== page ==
Over the next two decades, the Chinese-Canadian ethnic population is also expected to increase at a faster rate than the national average, which will likely only provide more opportunities and expansion for Chinese cuisine in the future. Chinese-Canadian consumers are also a lucrative market segment, as they spend 9% more on weekly groceries on average, than typical consumers in Toronto and Vancouver (Gooch et al. 28-29).
Canadians of Mexican origin account for roughly 0.25% of Canada's population, with Mexican cuisine popular with consumers of both non-Mexican and Mexican origin. However, the popularity of Mexican cuisine within Canada pales in comparison to the size of the market in the U.S.; fuelled by the significantly larger population of Mexican origin consumers in the U.S.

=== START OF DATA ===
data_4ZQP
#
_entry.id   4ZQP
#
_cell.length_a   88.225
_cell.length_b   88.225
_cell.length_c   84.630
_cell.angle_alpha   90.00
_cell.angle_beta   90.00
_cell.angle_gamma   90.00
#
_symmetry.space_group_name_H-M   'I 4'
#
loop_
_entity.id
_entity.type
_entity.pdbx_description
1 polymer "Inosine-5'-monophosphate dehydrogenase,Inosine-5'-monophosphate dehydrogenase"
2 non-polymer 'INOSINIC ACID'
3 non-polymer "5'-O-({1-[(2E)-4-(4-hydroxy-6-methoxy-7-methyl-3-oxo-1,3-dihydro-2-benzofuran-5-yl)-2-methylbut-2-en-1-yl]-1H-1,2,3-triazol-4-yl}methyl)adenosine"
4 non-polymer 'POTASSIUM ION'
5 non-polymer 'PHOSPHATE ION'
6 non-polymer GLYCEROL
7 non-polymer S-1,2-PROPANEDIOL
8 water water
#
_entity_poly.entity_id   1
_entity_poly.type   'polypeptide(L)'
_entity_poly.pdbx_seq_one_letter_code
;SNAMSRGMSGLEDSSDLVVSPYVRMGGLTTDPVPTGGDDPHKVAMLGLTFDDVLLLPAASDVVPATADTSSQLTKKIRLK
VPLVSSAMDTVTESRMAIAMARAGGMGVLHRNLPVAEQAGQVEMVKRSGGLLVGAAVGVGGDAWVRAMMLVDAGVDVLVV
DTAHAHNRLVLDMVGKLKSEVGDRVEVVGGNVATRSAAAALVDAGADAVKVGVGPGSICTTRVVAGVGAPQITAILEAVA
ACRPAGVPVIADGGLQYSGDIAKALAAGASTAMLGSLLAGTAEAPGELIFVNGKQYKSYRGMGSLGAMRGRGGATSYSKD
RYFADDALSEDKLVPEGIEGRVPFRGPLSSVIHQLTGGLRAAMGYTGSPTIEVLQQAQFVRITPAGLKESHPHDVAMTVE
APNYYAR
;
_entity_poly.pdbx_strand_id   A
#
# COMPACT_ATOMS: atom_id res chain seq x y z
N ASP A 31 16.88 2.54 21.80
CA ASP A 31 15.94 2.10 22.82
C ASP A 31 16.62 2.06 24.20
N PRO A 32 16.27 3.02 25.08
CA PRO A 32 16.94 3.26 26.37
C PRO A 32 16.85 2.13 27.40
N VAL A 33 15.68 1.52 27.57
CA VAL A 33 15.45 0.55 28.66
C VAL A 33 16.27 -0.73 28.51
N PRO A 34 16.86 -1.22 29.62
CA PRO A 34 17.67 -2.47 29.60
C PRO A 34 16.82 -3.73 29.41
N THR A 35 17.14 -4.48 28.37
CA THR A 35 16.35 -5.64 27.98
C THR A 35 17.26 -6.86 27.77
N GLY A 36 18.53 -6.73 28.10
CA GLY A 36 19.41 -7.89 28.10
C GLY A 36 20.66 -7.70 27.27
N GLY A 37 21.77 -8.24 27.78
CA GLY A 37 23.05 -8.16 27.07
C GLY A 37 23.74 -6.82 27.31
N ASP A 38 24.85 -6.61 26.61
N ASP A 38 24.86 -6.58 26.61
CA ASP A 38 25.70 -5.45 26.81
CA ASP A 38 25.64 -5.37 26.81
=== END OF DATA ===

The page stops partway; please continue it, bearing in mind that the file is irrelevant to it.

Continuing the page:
According to Euromonitor International, the U.S. Hispanic population is the largest minority group in the country and continues to grow, increasingly being driven by live births instead of immigration. From 2005 to 2009, the Hispanic population increased by almost 14% to reach 48.4 million in 2009, or 16% of the total country population. The Hispanic population is also expected to grow nearly another 28% by 2020 to reach 63.6 million (Consumer Lifestyles US 17).
Within the U.S. market, Mexican cuisine is the most popular ethnic food, and has been for the past decade, accounting for just under half of all ethnic food sales. However, Kosher products are expected to grow at a faster rate in the future and become the largest ethnic food segment in the U.S. The 2009 market value of Mexican cuisine in the U.S. was US$20.7 million (Gooch et al. 29).